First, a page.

In advance of the discussion of the assignments of error, the defendant in the court below (appellant here) contends that the dismissal of the original bill carries with it t!le dismissal of this amended and supplemental bill. As has been said, nothing appeared on the record, and no mention was made in the argument of the first case, of the leave to file a supplemental bill and the orders thereon immediately following the decree appealed from, all filed before that appeal was finally completed. If such facts had appeared, it is more than probable that this court would have postponed the hearing of the appeal. The question now is, does this dismissal of the original bill operate as a dismissal of all proceedings subsequent to the date of the order appealed from in the first case? The motion for leave to file an amended and supplemental bill was an admission by complainant that the original bill was defective in important particulars, and the action of the court in granting leave to file the amended and supplemental bill was a recognition of this position. So, when the cause was heard here, it was not the case made below, but on a condition of the case admitted on all sides to be defective, and with its defects cured so far as the court below was concerned. Apart from any authority, it wouid seem that on principle the decision of this court upon a defective presentation of the case should not be conclusive of it in all respects. An amended bill is a continuation of the original bili, and forms a part of it. The original and amended bills constitute one pleading and

| 49 C. O. A, 99.

one record. i Daniell, Ch. Pl. & Prac. p. 402, c. 6, § 7.

If they constitute one record, then everything in the amended bill and supplemental bill has as much claim upon the attention of the court as anything in the original bill. The real record is the amended and supplemental bill with the original bill, and they, amalgamated, constitute the case of complainant. In other words, the court no longer looks into the original bill to ascertain the character of relief sought, but to the new record, made up of the original and the amended and supplemental bills, and deals exclusively with that. This is shown by the illustration Mr. Daniell gives to the rule just quoted from him. "When,” says he, “an original bill has been fully answered, and amendments are afterwards made, to which defendant does not answer, the whole record may be taken pro confesso generally, and an order to take the bill pro confesso as to the amendments only will be irregular.” Daniell's doctrine on this subject is followed in French v. Hay, 22 Wall. 246, 22 L. Ed. 854; Phosphate Co. v. Brown, 20 C. C. A. 428, 74 Fed. 323, 42 U. S. App. 57; Miller v. McIntyre, 6 Pet. 62, 8 L. Ed. 320. It is clear that at the time these parties were heard in this court upon the original bill the controversy between them was no longer presented by the original bill, but was contained in a record made up of the original bill and the amended and supplemental bills. So the dismissal of the original bill did not work a dismissal of the controversy.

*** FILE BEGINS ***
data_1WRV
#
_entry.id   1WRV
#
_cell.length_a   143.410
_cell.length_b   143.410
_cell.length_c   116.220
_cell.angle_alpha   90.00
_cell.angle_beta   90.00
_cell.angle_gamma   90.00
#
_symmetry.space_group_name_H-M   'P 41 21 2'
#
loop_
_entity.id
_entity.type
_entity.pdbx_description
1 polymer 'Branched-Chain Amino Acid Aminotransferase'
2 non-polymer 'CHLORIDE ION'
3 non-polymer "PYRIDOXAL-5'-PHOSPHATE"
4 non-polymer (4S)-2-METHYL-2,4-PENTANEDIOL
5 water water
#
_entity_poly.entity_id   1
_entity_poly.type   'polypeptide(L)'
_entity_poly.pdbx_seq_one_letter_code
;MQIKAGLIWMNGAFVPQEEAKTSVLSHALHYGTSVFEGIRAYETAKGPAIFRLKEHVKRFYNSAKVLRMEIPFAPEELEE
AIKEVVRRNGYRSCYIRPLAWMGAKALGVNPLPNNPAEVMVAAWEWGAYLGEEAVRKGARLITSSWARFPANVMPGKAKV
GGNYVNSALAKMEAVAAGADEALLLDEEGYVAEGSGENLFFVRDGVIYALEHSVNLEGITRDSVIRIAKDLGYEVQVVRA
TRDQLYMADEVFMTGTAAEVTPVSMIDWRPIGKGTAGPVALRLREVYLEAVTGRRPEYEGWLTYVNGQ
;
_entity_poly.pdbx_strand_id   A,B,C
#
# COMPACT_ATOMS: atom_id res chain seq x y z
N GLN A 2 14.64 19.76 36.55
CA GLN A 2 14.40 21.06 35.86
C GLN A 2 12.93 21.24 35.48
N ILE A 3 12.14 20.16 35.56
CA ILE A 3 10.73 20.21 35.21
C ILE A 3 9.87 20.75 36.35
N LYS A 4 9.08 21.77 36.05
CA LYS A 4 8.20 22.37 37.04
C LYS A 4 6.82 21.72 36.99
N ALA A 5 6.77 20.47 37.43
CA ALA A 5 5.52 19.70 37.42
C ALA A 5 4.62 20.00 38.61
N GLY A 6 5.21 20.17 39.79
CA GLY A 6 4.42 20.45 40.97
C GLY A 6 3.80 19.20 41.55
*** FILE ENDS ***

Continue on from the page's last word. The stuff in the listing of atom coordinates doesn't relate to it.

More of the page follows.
The case before this court now has not gone to final judgment. It comes up on an interlocutory order, the granting of an injunction. If the court below had jurisdiction of the cause appearing in this record, the only question which we can consider is, was the temporary injunction providently issued? The gravamen of the new record made in the amalgamation of the original and amended and supplemental bills is a contract between the complainant and the defendant, whereby the defendant, being in control of the manufacture and sale of all gramophones and gramophone goods under the Berliner patent, contracted with the complainant to give him the exclusive agency for the sale of such goods in nearly every part of the United States, he fulfilling certain covenants on his part; that, this agreement being in existence, the defendant had entered into a conspiracy with another corporation and certain persons, whereby all control of the patented articles was put out of its power, so that it could not fulfill any of the terms of its contract, and to this end it has served on complainant a notice of cancellation of the contract, which, however, is entirely insufficient both in law and equity, and not in conformance to or in compliance with the terms of the contract; and in pursuance of the same purpose, and carrying out its conspiracy with the United States Gramophone Company, from whom defendant derives its rights in said gramophone invention, the last-named company has declared its contract with defendant company canceled, which notice, however, is collusive and fraudulent, and intended to operate to the prejudice of complainant, not properly given and not justified by the terms of the contract; and that this United States Gramophone Company and the other parties in the conspiracy are without the jurisdiction of the court; that this action on the part of defendant renders it insolvent, and deprives the complainant of all hope of relief. It, in effect, delays, hinders, and defeats